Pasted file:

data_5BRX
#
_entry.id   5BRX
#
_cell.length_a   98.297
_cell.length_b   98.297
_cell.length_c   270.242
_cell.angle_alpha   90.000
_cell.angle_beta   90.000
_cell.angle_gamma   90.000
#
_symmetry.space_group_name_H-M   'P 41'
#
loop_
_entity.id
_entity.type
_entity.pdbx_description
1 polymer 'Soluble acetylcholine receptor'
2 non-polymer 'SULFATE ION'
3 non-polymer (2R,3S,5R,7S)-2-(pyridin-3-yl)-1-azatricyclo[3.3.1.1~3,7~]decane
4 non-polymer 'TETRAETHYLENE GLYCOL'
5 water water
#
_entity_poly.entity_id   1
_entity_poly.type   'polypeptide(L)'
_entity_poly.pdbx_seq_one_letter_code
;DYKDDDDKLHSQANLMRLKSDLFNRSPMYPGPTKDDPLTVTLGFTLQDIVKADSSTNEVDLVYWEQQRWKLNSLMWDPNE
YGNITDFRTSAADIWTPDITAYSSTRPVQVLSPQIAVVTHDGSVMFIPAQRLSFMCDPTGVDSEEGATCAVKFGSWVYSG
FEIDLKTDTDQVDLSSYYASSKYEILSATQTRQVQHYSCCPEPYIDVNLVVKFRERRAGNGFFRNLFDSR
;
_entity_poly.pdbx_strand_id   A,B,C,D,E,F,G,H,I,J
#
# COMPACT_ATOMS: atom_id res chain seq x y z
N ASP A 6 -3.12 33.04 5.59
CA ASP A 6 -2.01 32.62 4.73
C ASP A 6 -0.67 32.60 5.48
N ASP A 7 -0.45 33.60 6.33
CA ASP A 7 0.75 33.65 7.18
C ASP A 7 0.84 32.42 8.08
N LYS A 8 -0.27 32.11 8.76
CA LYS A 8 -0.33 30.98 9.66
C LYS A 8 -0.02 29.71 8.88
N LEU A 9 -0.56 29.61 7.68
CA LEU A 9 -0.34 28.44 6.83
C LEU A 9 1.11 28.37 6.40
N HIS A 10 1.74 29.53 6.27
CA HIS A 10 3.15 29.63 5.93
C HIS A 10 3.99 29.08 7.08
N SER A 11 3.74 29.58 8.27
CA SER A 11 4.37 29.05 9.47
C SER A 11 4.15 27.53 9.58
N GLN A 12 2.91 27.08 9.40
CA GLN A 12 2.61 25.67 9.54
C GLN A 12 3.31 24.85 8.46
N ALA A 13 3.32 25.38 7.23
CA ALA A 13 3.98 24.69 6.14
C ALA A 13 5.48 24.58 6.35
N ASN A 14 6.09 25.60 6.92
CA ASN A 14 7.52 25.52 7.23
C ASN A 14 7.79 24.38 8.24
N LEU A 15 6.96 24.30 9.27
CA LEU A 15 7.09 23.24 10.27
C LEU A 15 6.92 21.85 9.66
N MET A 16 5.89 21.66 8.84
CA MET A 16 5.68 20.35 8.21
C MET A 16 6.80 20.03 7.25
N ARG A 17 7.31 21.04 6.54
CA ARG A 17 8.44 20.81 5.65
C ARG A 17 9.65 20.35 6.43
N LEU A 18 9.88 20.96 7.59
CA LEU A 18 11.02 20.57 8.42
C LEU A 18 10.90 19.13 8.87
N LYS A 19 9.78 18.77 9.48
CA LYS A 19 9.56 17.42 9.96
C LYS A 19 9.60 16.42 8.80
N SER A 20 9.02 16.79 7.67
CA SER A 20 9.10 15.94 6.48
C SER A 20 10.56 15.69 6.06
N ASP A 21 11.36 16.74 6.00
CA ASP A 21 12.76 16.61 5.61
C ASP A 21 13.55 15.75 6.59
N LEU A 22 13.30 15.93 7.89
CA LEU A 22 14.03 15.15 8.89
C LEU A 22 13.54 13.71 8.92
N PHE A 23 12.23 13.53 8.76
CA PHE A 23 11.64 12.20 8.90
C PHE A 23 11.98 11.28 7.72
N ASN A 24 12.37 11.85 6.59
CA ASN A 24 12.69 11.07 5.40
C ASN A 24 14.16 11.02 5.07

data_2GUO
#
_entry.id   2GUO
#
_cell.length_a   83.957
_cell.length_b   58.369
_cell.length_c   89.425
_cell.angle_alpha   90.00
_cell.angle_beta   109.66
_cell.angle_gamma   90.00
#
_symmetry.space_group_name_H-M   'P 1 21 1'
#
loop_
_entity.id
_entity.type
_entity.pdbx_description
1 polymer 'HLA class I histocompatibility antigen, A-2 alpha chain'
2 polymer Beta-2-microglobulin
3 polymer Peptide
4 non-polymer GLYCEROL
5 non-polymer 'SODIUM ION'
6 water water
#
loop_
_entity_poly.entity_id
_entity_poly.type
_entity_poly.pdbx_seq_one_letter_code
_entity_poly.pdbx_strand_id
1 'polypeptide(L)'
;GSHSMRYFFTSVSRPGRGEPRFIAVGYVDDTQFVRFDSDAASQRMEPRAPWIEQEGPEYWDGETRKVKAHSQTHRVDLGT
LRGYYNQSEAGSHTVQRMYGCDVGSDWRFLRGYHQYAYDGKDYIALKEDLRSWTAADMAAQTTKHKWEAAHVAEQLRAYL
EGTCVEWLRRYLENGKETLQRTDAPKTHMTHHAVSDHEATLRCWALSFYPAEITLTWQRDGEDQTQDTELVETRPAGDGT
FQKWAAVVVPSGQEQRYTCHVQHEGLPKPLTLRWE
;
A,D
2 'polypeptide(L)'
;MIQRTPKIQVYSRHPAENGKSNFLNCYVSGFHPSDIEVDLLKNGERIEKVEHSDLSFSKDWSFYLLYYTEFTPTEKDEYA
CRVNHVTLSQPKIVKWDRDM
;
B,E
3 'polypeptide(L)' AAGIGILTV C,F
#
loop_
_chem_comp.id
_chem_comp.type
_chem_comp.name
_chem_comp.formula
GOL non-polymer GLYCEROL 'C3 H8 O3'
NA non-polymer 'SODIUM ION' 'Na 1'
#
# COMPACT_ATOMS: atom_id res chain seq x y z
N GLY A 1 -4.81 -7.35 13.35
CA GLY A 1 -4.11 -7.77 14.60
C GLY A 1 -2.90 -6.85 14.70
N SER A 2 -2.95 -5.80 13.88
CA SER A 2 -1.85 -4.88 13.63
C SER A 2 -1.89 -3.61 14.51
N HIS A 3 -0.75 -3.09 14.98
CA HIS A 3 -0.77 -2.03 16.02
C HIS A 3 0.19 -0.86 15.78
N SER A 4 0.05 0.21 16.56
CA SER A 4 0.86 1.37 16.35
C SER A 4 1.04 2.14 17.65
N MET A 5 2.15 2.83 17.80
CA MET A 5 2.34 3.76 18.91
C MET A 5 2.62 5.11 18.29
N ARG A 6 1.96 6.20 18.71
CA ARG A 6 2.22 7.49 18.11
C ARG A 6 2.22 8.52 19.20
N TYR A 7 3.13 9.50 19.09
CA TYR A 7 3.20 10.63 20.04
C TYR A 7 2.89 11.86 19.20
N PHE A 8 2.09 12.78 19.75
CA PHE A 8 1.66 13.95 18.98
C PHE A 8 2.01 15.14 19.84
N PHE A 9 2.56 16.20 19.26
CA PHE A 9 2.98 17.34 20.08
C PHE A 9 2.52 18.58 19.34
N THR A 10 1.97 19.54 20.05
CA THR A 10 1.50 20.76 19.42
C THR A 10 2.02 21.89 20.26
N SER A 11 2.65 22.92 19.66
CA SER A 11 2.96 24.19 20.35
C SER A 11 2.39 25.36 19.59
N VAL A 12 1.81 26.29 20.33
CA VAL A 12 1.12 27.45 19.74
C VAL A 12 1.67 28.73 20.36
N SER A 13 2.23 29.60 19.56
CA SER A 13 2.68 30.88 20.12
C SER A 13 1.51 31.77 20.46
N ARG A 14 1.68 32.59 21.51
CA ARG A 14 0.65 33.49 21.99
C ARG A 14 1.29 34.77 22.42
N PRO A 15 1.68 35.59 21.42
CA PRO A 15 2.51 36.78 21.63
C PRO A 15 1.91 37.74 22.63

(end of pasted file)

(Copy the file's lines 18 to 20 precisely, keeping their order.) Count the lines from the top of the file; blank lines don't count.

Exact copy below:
1 polymer 'Soluble acetylcholine receptor'
2 non-polymer 'SULFATE ION'
3 non-polymer (2R,3S,5R,7S)-2-(pyridin-3-yl)-1-azatricyclo[3.3.1.1~3,7~]decane